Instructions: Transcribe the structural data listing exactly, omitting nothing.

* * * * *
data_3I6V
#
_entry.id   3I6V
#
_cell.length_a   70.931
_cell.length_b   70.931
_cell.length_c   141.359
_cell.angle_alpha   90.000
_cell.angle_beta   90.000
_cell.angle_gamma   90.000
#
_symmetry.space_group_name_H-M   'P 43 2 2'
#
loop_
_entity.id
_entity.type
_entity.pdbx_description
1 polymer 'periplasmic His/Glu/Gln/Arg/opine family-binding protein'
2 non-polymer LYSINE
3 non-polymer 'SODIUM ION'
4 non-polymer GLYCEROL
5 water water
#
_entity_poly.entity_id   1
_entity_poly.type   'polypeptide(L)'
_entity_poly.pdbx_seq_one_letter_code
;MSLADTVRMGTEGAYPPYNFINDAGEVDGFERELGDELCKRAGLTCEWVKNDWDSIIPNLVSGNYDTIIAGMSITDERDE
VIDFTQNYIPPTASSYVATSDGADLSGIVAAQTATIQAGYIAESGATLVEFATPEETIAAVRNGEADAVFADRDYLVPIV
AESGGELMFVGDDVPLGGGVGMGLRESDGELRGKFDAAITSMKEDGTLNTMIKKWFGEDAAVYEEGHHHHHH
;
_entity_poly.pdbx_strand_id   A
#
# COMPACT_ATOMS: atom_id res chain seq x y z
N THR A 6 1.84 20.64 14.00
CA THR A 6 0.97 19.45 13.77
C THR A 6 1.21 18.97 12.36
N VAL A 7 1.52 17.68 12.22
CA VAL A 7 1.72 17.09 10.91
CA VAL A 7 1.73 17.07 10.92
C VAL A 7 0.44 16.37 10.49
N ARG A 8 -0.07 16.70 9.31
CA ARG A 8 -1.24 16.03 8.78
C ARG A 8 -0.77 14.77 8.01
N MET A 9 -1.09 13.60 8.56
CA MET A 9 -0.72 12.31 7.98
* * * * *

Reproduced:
data_3I6V
#
_entry.id   3I6V
#
_cell.length_a   70.931
_cell.length_b   70.931
_cell.length_c   141.359
_cell.angle_alpha   90.000
_cell.angle_beta   90.000
_cell.angle_gamma   90.000
#
_symmetry.space_group_name_H-M   'P 43 2 2'
#
loop_
_entity.id
_entity.type
_entity.pdbx_description
1 polymer 'periplasmic His/Glu/Gln/Arg/opine family-binding protein'
2 non-polymer LYSINE
3 non-polymer 'SODIUM ION'
4 non-polymer GLYCEROL
5 water water
#
_entity_poly.entity_id   1
_entity_poly.type   'polypeptide(L)'
_entity_poly.pdbx_seq_one_letter_code
;MSLADTVRMGTEGAYPPYNFINDAGEVDGFERELGDELCKRAGLTCEWVKNDWDSIIPNLVSGNYDTIIAGMSITDERDE
VIDFTQNYIPPTASSYVATSDGADLSGIVAAQTATIQAGYIAESGATLVEFATPEETIAAVRNGEADAVFADRDYLVPIV
AESGGELMFVGDDVPLGGGVGMGLRESDGELRGKFDAAITSMKEDGTLNTMIKKWFGEDAAVYEEGHHHHHH
;
_entity_poly.pdbx_strand_id   A
#
# COMPACT_ATOMS: atom_id res chain seq x y z
N THR A 6 1.84 20.64 14.00
CA THR A 6 0.97 19.45 13.77
C THR A 6 1.21 18.97 12.36
N VAL A 7 1.52 17.68 12.22
CA VAL A 7 1.72 17.09 10.91
CA VAL A 7 1.73 17.07 10.92
C VAL A 7 0.44 16.37 10.49
N ARG A 8 -0.07 16.70 9.31
CA ARG A 8 -1.24 16.03 8.78
C ARG A 8 -0.77 14.77 8.01
N MET A 9 -1.09 13.60 8.56
CA MET A 9 -0.72 12.31 7.98